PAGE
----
Teaching Beginning Tatting

Tomorrow will be my first day teaching tatting classes at Piecemakers in Costa Mesa.  I’ve taught classes and I’ve taught beginners before, but this will be my first time teaching a beginning class.  I’m looking forward to it.  I have 7 seven students.  Originally I had capped it at 6, but they had someone ask to be a part of it last week and I said sure.  Should be an interesting day.  I hope it goes well. 

I’ve been sick this last week and am finally feeling better today so I’m just getting around to finishing up all stuff for tomorrow.  I’ve got samples in size 10 (the size we’re going to work with in class), but I want to make a couple more in size 3 so they’ll be easier to see.  Also need to try to find some rope so I can make some super large samples.  I’m starting them off in size 3 with the very basics (I always teach chains first so the students can use two different colors and if they make a mistake it’s not such a big deal), and then we’ll move on to a basic ring and chain circular motif and a simple trefoil edging.

Meant to post something about it yesterday, but didn’t really manage to do anything other than nurse the cold/headache.  Anyone have any last minute advice for teaching a group of newbies?  We have a 6 hour class, so it should be plenty of time for everyone to get the hang of the basics.  This is the first of a couple beginning classes that I’m teaching, so leave a comment even if it’s long after I originally wrote this post.  What do you wish someone had told you when you were just starting to learn tatting?


  1. kathy niklewicz Said,

    August 6, 2011 @ 7:03 pm

    I am so delighted that you will be teaching the chain first, with two different colors on the shuttle and ball and with the thicker threads! (I even demo with cotton yarn on a Tatsy shuttle!) At last (ater 150 years!) the ‘chain first’ idea is becoming more accepted . Sharon Briggs has advocated the two-color method also!

    Since you asked what I wished someone had told me, it’s that I could hold the thread in the left hand with the forefinger up, rather than the middle finger (sometimes referred to as the ‘crochet hold’). If you have any students in your class who crochet, this would be natural for them. This is a point of some controversy with some tatters, but it is just more comfortable for me. I knit continental style, crochet and tat using this hand hold! I was delighted to find out that Miranda (“Tatting Fool” blog) also tats this way, because she’s an expert tatter! (She also agrees with teaching the chains first!)

    Janette Baker’s excellent book “Learn to Tat” also teaches chains first (and the two-color method), so her DVD included in her book is an excellent teaching aid.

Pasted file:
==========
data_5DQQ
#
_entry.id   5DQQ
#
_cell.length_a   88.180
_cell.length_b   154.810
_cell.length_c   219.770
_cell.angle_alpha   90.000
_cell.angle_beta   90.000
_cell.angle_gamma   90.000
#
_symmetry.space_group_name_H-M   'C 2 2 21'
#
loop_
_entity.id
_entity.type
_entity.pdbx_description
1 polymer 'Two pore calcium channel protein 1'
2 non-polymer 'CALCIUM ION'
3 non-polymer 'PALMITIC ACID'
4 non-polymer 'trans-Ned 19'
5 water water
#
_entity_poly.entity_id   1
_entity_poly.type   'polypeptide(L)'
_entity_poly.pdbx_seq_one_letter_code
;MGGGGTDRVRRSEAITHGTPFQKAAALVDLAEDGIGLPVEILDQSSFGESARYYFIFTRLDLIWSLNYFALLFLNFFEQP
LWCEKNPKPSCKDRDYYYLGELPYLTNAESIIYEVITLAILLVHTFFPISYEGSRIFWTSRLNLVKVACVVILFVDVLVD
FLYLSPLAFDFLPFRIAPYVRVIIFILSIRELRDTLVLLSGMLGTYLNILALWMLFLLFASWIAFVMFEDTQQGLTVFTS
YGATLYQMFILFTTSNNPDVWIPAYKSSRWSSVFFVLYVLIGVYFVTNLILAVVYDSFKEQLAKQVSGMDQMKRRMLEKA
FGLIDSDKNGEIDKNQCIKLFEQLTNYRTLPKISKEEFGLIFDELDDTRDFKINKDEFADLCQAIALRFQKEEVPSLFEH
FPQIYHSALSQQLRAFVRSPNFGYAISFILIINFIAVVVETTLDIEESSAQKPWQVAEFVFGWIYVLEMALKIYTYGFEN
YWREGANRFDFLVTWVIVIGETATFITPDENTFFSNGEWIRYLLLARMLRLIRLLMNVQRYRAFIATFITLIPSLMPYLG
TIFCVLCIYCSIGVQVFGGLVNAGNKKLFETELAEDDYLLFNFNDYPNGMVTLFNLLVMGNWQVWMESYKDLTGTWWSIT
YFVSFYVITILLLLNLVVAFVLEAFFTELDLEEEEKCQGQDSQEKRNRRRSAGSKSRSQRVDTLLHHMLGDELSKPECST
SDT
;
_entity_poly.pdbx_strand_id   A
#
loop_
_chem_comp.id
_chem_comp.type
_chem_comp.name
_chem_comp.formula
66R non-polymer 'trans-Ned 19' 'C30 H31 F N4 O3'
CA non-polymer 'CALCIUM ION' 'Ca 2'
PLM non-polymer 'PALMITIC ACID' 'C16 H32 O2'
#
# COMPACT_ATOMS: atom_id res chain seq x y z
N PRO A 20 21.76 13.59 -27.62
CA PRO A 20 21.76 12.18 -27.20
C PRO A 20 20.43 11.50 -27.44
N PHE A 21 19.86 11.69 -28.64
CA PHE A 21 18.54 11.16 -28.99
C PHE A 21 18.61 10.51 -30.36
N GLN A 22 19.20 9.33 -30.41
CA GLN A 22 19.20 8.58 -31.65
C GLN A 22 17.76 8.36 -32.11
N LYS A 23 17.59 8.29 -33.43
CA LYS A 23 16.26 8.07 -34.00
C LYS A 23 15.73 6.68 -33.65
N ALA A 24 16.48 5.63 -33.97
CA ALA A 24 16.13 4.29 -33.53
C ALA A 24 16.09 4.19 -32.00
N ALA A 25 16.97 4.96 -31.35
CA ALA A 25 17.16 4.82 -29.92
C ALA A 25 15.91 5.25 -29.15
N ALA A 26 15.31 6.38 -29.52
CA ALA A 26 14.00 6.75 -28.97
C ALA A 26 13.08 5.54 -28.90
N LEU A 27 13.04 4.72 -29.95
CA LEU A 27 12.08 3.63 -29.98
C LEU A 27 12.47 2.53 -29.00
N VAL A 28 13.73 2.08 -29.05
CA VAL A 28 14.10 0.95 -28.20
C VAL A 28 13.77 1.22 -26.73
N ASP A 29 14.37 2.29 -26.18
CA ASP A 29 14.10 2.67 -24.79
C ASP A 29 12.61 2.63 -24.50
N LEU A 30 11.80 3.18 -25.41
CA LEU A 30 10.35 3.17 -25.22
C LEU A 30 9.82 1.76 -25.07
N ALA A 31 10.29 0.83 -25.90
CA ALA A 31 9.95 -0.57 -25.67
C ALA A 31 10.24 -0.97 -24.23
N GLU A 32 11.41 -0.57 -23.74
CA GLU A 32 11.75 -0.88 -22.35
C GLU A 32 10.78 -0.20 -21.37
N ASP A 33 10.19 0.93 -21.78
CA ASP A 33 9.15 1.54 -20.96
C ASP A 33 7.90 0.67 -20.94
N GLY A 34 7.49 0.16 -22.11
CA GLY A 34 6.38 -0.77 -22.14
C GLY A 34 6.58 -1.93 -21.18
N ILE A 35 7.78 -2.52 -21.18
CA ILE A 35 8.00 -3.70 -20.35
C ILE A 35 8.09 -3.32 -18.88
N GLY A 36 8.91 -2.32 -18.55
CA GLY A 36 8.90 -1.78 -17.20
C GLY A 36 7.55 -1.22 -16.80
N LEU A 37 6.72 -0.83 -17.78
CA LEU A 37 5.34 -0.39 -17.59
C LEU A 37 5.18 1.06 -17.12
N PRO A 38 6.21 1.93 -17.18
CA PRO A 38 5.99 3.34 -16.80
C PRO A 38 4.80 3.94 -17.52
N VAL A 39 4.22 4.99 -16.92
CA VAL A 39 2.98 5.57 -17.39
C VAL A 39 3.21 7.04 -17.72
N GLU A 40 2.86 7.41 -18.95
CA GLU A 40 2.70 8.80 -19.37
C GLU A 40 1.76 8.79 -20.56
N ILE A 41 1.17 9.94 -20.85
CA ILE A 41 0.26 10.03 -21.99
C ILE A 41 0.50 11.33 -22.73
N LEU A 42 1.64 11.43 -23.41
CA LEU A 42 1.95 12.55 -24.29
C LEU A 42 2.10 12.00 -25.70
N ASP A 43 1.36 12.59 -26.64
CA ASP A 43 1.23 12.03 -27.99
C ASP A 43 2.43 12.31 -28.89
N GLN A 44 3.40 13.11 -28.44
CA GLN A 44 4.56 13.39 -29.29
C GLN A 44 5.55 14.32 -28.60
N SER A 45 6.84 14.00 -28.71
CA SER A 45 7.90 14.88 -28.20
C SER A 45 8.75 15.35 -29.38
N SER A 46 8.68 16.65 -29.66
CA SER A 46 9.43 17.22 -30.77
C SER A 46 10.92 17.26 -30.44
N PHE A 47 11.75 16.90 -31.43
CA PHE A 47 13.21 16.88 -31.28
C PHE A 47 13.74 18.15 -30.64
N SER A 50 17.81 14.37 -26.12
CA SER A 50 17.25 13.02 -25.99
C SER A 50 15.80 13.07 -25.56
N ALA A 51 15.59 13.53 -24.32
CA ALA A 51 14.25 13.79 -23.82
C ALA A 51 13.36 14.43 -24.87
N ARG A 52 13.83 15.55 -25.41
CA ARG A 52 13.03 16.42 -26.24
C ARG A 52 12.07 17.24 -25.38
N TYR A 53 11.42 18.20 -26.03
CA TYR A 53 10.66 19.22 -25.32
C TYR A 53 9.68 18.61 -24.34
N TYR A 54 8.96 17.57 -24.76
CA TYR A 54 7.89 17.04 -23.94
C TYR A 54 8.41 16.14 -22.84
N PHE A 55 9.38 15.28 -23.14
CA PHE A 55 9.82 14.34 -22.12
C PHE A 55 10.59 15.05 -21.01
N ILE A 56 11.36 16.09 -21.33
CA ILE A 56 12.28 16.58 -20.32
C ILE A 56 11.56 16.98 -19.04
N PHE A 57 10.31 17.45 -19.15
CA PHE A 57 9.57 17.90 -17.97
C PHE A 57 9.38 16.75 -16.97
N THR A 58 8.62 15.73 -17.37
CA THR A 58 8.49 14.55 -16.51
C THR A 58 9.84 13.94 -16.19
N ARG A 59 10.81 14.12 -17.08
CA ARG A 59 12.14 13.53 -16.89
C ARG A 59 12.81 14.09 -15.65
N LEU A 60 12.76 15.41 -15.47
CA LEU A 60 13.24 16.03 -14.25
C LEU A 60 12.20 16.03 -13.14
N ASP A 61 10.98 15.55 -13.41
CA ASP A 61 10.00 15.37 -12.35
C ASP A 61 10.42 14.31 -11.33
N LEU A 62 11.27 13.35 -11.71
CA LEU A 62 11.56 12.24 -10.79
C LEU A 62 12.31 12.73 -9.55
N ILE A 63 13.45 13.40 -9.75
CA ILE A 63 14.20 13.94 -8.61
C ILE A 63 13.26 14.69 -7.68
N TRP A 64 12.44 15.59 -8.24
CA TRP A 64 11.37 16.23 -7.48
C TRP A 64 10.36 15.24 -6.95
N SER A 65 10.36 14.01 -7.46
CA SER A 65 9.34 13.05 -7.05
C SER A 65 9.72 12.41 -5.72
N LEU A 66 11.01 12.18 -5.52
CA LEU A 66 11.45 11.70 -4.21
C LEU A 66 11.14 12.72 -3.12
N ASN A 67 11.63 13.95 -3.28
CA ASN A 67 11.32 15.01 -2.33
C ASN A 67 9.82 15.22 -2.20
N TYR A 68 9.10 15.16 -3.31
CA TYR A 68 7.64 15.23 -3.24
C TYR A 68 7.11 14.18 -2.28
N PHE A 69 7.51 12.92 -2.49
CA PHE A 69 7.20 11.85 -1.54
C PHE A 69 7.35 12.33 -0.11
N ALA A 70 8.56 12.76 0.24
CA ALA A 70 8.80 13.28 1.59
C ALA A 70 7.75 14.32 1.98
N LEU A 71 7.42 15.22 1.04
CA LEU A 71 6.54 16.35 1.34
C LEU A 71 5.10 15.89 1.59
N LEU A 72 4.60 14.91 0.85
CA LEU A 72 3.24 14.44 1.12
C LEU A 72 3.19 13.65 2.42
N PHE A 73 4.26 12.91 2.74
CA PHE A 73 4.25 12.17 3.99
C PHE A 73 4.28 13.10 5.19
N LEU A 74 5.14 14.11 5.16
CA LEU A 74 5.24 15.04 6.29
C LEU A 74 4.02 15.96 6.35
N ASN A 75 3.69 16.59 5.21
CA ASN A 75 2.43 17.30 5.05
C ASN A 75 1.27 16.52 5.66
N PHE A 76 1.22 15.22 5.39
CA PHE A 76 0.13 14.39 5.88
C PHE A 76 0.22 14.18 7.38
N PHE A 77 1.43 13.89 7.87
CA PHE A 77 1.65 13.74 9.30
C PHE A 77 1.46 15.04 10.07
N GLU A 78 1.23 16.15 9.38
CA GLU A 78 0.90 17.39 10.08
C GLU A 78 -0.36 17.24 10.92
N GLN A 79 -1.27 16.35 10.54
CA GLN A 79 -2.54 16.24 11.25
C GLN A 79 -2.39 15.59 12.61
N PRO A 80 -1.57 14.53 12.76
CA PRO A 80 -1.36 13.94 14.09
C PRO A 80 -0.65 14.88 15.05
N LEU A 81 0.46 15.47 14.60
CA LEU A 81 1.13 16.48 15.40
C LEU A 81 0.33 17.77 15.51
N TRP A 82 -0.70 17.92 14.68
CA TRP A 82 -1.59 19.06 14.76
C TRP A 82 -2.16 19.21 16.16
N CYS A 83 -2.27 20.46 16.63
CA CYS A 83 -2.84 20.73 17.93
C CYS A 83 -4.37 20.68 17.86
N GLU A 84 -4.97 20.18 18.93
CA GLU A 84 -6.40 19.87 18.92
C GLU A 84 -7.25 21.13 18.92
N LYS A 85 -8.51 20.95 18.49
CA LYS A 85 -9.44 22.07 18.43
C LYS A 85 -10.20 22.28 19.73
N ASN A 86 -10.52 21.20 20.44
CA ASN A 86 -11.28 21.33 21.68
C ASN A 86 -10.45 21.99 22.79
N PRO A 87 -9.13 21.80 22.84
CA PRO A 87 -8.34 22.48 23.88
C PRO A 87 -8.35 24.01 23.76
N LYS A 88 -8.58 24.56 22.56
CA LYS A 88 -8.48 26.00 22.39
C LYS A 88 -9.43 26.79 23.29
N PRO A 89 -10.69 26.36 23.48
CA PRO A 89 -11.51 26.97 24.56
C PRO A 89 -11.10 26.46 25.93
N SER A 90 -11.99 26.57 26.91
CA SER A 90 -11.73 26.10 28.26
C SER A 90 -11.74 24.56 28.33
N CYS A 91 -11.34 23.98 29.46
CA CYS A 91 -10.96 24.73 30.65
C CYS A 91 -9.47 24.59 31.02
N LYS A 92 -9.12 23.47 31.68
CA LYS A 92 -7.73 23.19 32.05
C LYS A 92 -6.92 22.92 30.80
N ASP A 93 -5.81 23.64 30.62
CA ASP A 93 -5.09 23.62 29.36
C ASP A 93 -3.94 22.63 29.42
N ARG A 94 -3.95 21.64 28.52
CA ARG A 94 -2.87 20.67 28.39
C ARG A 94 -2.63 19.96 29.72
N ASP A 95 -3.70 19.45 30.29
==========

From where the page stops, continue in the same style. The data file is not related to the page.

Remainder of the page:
I wish you great success on your teaching venture!

  2. Diane Said,

    August 7, 2011 @ 3:47 am

    I agree with everything Kathy said! I learned with two colors of larger thread, and I learned to make the chain first. I also hold my thread as Kathy does. If I don’t, my fingers go numb quickly.

    The one tip that helped me out tremendously was, if your stitches look uneven, check to see that you are pulling the first part of the double knot tight enough. It made a world of difference in my tatting! Also, I would encourage them to blog about their progress. I’ve found that blogging keeps me trying, and I have a record of what I’ve done. Besides, there are so many wonderful tatters willing to share their tips!

    I wish you and your students luck with their new venture.

  3. admin Said,

    August 7, 2011 @ 5:09 am

    Thanks Kathy and Diane! I use my forefinger and thumb to hold the thread, and honestly it never even occurred to me that it could be done differently. I’ll let my students know that it works either way!

  4. Gina Said,

    August 7, 2011 @ 5:17 am

    LOL! I had to try that, using the forefinger for tension instead of the middlefinger, as soon as I read it.Even though I crochet extensively, it felt very awkward for me but perhaps if I’d learned that way, it would be easier. Actually, I have seen people tat like that. Whatever feels comfortable is what I usually say, as long as you can make the stitch. I’ve had students almost automatically use the reverse Reigo way even though I never showed them that. Remember to have fun!

  5. admin Said,

    August 7, 2011 @ 5:32 am

    Hi Gina,

    Yup, whatever is comfortable is what you should use. I have my way of holding the thread and shuttle and that’s what I’ll probably start them on, but it will be interesting to see how the students do it differently once they understand conceptually how the stitch is made.

  6. Kathryn Said,

    August 7, 2011 @ 5:53 am

    Is it possible to arrange to be taught privately? I’m in Costa Mesa a couple of days a week, but not weekends so i couldn’t do the Piecemaker’s class. I’m trying to teach myself tatting, and have gotten down doing a ring with picots, but when i try to move on from there i’m stuck as i can’t get the shuttle thread to pull.

    If this is something we could arrange, please let me know and what you would charge. My email is 4katee at gmail dot com. Thank you so much. 🙂

  7. admin Said,

    August 8, 2011 @ 8:42 pm

    Hi Kathryn, I’ll send you an email as well, but just wanted to let you know that next quarter (probably in October) I’ll be teaching a beginning tatting class

    From what you described, it sounds like you’re not “flipping” your stitches. Wouldn’t be surprising since that’s a really hard thing to teach yourself. I learned to tat one summer in college and it basically took me the entire summer to figure out what the flip was and how to do it. The good news is that once you’ve got down the flip you’ve got down the hardest part of tatting. 🙂

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